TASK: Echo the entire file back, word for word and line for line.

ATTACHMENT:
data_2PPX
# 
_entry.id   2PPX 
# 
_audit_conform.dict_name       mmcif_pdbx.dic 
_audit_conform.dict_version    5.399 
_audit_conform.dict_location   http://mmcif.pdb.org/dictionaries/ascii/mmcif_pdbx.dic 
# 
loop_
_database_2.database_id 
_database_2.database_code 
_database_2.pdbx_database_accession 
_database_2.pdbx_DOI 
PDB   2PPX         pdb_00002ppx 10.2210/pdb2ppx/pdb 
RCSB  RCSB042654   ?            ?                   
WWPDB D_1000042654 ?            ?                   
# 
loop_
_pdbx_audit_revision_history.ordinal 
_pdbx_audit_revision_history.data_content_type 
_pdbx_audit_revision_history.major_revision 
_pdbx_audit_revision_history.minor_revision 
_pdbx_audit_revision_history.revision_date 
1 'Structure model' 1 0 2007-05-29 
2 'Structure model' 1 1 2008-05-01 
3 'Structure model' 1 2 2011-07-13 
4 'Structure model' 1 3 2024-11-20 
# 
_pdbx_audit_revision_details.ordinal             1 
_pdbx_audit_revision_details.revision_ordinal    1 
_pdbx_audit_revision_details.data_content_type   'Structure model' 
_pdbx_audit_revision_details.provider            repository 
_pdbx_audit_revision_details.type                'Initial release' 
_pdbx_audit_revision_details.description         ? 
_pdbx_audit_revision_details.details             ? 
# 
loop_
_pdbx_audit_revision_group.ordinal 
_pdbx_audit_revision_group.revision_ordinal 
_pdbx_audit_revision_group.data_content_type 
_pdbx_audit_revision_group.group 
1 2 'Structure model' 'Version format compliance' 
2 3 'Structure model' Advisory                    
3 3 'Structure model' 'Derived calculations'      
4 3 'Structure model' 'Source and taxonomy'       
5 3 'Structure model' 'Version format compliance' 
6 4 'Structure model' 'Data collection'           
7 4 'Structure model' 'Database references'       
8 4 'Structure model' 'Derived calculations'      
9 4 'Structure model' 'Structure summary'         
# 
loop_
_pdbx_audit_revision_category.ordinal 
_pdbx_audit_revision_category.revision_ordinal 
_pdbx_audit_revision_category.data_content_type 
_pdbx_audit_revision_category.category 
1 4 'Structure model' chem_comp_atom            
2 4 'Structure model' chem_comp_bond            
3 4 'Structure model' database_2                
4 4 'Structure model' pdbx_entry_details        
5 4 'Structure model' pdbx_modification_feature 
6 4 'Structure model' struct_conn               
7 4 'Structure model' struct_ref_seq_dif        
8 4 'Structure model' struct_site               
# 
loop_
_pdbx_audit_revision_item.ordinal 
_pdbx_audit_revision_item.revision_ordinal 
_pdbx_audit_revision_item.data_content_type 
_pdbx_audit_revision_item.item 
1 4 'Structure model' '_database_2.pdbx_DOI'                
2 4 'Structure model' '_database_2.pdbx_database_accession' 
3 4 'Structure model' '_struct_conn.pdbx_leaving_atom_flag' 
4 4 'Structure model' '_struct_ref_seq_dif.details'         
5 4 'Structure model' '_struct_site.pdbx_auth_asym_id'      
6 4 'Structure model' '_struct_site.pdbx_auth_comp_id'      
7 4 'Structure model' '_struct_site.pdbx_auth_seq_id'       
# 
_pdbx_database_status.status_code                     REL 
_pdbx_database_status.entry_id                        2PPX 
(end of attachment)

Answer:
data_2PPX
# 
_entry.id   2PPX 
# 
_audit_conform.dict_name       mmcif_pdbx.dic 
_audit_conform.dict_version    5.399 
_audit_conform.dict_location   http://mmcif.pdb.org/dictionaries/ascii/mmcif_pdbx.dic 
# 
loop_
_database_2.database_id 
_database_2.database_code 
_database_2.pdbx_database_accession 
_database_2.pdbx_DOI 
PDB   2PPX         pdb_00002ppx 10.2210/pdb2ppx/pdb 
RCSB  RCSB042654   ?            ?                   
WWPDB D_1000042654 ?            ?                   
# 
loop_
_pdbx_audit_revision_history.ordinal 
_pdbx_audit_revision_history.data_content_type 
_pdbx_audit_revision_history.major_revision 
_pdbx_audit_revision_history.minor_revision 
_pdbx_audit_revision_history.revision_date 
1 'Structure model' 1 0 2007-05-29 
2 'Structure model' 1 1 2008-05-01 
3 'Structure model' 1 2 2011-07-13 
4 'Structure model' 1 3 2024-11-20 
# 
_pdbx_audit_revision_details.ordinal             1 
_pdbx_audit_revision_details.revision_ordinal    1 
_pdbx_audit_revision_details.data_content_type   'Structure model' 
_pdbx_audit_revision_details.provider            repository 
_pdbx_audit_revision_details.type                'Initial release' 
_pdbx_audit_revision_details.description         ? 
_pdbx_audit_revision_details.details             ? 
# 
loop_
_pdbx_audit_revision_group.ordinal 
_pdbx_audit_revision_group.revision_ordinal 
_pdbx_audit_revision_group.data_content_type 
_pdbx_audit_revision_group.group 
1 2 'Structure model' 'Version format compliance' 
2 3 'Structure model' Advisory                    
3 3 'Structure model' 'Derived calculations'      
4 3 'Structure model' 'Source and taxonomy'       
5 3 'Structure model' 'Version format compliance' 
6 4 'Structure model' 'Data collection'           
7 4 'Structure model' 'Database references'       
8 4 'Structure model' 'Derived calculations'      
9 4 'Structure model' 'Structure summary'         
# 
loop_
_pdbx_audit_revision_category.ordinal 
_pdbx_audit_revision_category.revision_ordinal 
_pdbx_audit_revision_category.data_content_type 
_pdbx_audit_revision_category.category 
1 4 'Structure model' chem_comp_atom            
2 4 'Structure model' chem_comp_bond            
3 4 'Structure model' database_2                
4 4 'Structure model' pdbx_entry_details        
5 4 'Structure model' pdbx_modification_feature 
6 4 'Structure model' struct_conn               
7 4 'Structure model' struct_ref_seq_dif        
8 4 'Structure model' struct_site               
# 
loop_
_pdbx_audit_revision_item.ordinal 
_pdbx_audit_revision_item.revision_ordinal 
_pdbx_audit_revision_item.data_content_type 
_pdbx_audit_revision_item.item 
1 4 'Structure model' '_database_2.pdbx_DOI'                
2 4 'Structure model' '_database_2.pdbx_database_accession' 
3 4 'Structure model' '_struct_conn.pdbx_leaving_atom_flag' 
4 4 'Structure model' '_struct_ref_seq_dif.details'         
5 4 'Structure model' '_struct_site.pdbx_auth_asym_id'      
6 4 'Structure model' '_struct_site.pdbx_auth_comp_id'      
7 4 'Structure model' '_struct_site.pdbx_auth_seq_id'       
# 
_pdbx_database_status.status_code                     REL 
_pdbx_database_status.entry_id                        2PPX 